Show Hide image

Body image limited

A “vagenda” is a woman with an agenda or, specifically, a vagina with an agenda. Today’s media are full of them. Unfortunately, more often than not, these vagendas are not your friend, particularly in the context of women’s fashion and lifestyle magazines. Vogue has a vagenda; Cosmo has a vagenda; even the US teen mag Seventeen has a vagenda – and the atmosphere there is not friendly.

On 2 May, there was a meeting of two very different worlds: those of the Seventeen editor-in-chief (and America’s Next Top Model judge), Ann Shoket, and a 14-year-old body image campaigner, Julia Bluhm. What was Julia’s beef with Seventeen? It was that a publication targeted at teenage girls – who, by their very nature, are going through all the insecurities that come with puberty – is touting an airbrushed version of physically impossible “perfection”. Her petition against digitally enhanced images garnered an encouraging 30,000 signatures. The same week,
Vogue editors across the world agreed not to hire models with an unhealthy BMI (body mass index). That’s progress, right?

Pride and prejudice

Unfortunately, Seventeen’s response was the equivalent of a nursery school teacher patting a problem child on the head.
“We’re proud of Julia for being so passionate about an issue – it’s exactly the kind of attitude we encourage in our readers,”the magazine simpered. “They [Shoket and Bluhm] had a great discussion and we believe that Julia left understanding that Seventeen celebrates girls for being their authentic selves and that’s how we present them.”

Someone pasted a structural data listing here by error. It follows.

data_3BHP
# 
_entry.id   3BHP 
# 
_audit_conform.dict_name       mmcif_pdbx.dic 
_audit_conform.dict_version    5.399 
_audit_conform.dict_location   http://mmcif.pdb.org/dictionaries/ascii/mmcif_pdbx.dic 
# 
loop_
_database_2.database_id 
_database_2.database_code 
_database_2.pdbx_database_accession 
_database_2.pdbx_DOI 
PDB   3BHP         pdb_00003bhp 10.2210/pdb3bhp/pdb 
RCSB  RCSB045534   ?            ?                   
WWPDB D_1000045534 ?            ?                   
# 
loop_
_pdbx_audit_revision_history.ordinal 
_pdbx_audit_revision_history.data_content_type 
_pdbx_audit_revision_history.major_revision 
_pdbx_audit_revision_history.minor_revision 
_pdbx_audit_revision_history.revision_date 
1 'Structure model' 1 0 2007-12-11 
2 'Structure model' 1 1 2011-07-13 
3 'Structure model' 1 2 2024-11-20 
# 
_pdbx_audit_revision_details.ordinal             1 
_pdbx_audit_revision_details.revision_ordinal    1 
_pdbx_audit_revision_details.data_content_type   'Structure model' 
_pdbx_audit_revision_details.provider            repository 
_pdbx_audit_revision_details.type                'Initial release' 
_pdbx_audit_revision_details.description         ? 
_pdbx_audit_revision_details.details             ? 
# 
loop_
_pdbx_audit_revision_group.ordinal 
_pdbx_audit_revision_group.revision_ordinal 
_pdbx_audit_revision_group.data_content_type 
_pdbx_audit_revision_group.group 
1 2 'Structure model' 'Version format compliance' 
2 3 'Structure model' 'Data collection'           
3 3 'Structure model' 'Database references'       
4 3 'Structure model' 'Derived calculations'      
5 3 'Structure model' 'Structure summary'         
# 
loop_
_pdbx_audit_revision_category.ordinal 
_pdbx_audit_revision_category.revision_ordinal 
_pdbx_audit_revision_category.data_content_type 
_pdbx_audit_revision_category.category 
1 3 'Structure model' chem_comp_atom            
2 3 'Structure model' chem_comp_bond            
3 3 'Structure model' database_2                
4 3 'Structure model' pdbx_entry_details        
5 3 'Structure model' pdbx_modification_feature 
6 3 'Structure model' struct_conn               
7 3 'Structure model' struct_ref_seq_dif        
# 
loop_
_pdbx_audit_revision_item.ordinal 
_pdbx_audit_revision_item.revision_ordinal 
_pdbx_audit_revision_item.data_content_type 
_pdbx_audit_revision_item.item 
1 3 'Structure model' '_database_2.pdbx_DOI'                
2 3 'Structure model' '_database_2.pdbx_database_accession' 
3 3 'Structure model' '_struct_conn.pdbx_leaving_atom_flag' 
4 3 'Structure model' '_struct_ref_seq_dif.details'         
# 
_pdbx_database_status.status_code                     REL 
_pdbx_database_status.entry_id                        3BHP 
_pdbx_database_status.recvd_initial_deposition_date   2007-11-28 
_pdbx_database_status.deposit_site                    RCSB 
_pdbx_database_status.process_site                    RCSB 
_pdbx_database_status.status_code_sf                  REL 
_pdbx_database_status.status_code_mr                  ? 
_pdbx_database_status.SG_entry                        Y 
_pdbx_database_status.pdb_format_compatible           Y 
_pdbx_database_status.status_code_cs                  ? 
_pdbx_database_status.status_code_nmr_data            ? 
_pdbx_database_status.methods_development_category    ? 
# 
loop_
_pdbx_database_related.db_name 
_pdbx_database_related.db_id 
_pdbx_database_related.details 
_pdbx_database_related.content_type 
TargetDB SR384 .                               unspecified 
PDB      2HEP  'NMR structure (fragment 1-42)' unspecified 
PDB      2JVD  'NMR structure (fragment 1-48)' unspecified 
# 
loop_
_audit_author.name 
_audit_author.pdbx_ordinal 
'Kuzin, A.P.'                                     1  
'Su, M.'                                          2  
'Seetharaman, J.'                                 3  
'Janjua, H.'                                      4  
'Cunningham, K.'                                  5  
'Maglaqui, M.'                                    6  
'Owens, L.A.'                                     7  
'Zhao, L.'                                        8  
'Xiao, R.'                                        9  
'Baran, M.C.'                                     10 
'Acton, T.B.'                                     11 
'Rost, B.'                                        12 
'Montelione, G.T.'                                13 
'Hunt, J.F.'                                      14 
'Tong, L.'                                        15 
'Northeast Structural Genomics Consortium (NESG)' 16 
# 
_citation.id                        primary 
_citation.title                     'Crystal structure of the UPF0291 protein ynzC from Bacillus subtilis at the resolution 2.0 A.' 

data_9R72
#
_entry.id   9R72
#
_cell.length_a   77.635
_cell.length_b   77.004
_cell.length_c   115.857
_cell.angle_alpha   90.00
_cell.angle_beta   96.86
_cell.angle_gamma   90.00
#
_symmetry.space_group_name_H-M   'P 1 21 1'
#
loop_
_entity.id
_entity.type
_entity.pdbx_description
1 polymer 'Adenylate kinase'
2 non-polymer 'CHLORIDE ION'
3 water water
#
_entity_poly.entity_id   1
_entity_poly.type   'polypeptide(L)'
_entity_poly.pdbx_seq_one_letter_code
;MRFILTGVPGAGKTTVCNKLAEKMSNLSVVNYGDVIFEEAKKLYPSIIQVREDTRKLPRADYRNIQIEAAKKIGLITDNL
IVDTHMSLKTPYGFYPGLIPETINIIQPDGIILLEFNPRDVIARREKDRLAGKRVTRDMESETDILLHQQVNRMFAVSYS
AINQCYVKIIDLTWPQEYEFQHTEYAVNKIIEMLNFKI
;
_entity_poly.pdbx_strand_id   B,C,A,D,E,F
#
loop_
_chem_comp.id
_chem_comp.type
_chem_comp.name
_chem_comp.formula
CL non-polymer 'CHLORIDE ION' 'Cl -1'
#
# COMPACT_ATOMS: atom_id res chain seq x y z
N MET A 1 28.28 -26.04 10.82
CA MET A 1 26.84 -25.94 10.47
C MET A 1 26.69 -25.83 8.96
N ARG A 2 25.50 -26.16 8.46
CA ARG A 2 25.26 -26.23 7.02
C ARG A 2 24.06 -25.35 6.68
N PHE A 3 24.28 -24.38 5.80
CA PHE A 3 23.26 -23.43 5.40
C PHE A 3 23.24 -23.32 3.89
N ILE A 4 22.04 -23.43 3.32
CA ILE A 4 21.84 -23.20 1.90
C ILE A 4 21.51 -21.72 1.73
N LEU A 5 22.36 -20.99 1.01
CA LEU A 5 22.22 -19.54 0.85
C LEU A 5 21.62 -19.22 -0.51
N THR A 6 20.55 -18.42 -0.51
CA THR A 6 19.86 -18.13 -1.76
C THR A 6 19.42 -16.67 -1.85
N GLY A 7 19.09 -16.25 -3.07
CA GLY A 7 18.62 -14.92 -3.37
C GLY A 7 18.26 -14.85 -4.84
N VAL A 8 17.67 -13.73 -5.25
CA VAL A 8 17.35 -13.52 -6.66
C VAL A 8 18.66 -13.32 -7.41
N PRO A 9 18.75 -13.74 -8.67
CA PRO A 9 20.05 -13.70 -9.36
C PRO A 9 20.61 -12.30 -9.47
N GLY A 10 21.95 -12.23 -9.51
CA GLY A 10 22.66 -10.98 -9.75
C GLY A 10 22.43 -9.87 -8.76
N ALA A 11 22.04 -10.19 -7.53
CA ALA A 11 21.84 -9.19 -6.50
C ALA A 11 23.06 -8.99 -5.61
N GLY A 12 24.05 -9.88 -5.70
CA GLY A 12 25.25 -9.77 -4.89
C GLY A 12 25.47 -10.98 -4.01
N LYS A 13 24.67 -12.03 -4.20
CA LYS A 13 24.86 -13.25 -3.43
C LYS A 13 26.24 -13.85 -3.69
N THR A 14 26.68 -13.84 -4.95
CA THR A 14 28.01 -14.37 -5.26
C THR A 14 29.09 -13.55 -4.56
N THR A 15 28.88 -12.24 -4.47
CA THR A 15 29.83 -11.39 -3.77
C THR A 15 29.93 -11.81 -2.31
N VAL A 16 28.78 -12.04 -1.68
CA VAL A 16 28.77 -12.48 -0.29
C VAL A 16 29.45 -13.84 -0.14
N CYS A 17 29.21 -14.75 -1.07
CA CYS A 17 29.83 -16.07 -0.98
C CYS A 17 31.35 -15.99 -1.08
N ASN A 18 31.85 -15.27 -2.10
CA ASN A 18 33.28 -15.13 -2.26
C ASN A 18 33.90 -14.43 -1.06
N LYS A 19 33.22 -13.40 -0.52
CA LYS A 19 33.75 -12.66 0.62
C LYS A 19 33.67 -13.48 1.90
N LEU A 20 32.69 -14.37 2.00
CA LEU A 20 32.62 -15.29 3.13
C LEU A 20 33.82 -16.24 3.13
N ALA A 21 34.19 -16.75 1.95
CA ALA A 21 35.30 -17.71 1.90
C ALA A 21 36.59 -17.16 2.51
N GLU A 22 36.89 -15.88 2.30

Women’s magazines are a minefield of body fascism. When you flick through one, you always risk an explosion of insecurity. Whether it’s Rihanna’s 25-minute underwear workout (yes, that’s a real thing) or snake-venom-infused lip gloss, the underlying message is that you are your body and your body isn’t good enough.

There has been scant analysis of the effects of women’s magazines outside of the fashion arena. While the “size zero” debate caught people’s attention, the written content of the magazines has attracted less scrutiny.

Women inhabit a different world from men a lot of the time and that’s not because you’re from Mars and we’re from Venus. It is a world largely foisted on us by aggressive media tactics and not one that will be transformed by token gestures such as Cosmo’s “F-word” campaign, coming as it does wrapped in a fluffy, pink bunny tail and whose central question is: “Can you vajazzleand be a feminist?”

The time we spend worrying about the latest seaweed diet or the newest chemical injection for crow’s feet is time lost.
So, although Julia’s campaign and Vogue’s declarations are welcome, we need a movement that will tackle these magazines’ vagendas. By buying in to their ideals, we may well be selling ourselves short.

Rhiannon and Holly are editors of the Vagenda website
Read their new blog, the V Spot, at:

Rhiannon Lucy Cosslett and Holly Baxter are co-founders and editors of online magazine, The Vagenda.

This article first appeared in the 21 May 2012 issue of the New Statesman, European crisis